Op/Ed: We Hired Two Millennials

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Price Bell, Liza van Dissell, and Headley Bell in the Bells’ first selfie | Price Bell photo

By Price Bell

We hired two millennials and it enriched my perspective. While I may be considered young, I caution that assumption as I am closer to 50 than 20, and hiring two individuals in their 20’s has given me great hope for our sport.

At this time I will focus on one, the Experience Coordinator, first of its kind in Mill Ridge (or Beaumont Farm) history. Liza van Dissel was hired to run our Horse Country experience at Mill Ridge. This involves giving tours, promoting our experiences in social media channels, and developing relationships with the tourism industry locally, nationally, and internationally. We measure her success by the growth of our audience–most importantly by the number of people we have through the farm who feed a carrot to our mares. We believe in the relationship of humans and horses and it is her job to create more of these relationships. In her second month, we welcomed 214 guests to the farm compared to 59 during the same month last year, and that momentum has continued–last Friday (10/11) we had 70 guests!

We differ in many ways. She uses expressions like “wow, that gives me all the feels” when seeing a first timer’s reaction to feeding a carrot. She takes selfies and encourages guests to do the same and “tag” us (meaning @millridgefarm on instagram or @headleybell on twitter). Prior to working with her, my presumption was millennials were self-absorbed and unmotivated; however, that was prejudice.

She works seven days a week and is inspired by our mission to connect guests with horses. Like me and those who work at Mill Ridge, she is also driven by the horse and our privilege to work with them every day.

At first, I was hesitant about her communication on behalf of the farm. Would she understand Mill Ridge and what has been built and nurtured by my grandmother and our team for the last 57 years? However, it hit me squarely: I am not the audience, and likely you aren’t either. Recognizing I don’t know the audience has been key to its growth.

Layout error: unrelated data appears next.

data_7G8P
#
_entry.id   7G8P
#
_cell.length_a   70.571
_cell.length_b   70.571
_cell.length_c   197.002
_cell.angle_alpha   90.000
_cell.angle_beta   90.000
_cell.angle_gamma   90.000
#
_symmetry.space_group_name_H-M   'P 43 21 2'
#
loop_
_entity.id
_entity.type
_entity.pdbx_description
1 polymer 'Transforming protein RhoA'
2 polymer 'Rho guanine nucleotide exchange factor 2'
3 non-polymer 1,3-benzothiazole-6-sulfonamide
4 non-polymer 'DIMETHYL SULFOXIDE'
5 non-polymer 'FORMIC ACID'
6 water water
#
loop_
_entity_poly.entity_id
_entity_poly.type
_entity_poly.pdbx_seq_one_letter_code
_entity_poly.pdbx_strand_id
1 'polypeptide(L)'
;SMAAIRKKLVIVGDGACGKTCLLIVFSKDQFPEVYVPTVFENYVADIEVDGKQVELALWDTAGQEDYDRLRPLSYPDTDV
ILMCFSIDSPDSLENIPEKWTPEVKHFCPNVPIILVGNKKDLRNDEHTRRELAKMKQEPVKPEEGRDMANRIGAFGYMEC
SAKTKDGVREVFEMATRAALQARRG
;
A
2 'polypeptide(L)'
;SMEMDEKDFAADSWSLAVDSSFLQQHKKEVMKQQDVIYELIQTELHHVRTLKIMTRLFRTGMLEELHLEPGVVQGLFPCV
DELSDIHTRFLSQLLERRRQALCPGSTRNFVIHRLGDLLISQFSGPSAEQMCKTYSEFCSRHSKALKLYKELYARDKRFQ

For what it’s worth, I had been trying to communicate to a new audience for a few years. Either from lack of attention, uncertainty, overconfidence, or inexperience, I had not been effective. She is focused on communicating what is special about Mill Ridge, our horses, and our sport with the world and a new audience has connected with our passion and authenticity. Interestingly, the audience is not necessarily her age; but rather a spectrum of old and young, often without any prior horse racing experience.

Bringing her onto our team and watching how she communicates, shares, and welcomes new people through our gates and to our sport energizes me. It reminds me how lucky I am to work with horses, work with my family and friends, and ply our trade where at least one measure of success is a finish line and everyone in the gate has a chance. I don’t have all the answers in this complex game and I don’t know what the future holds for us, but I do know that engaging a new perspective changed ours for the better and that gives me hope for the future of our sport.

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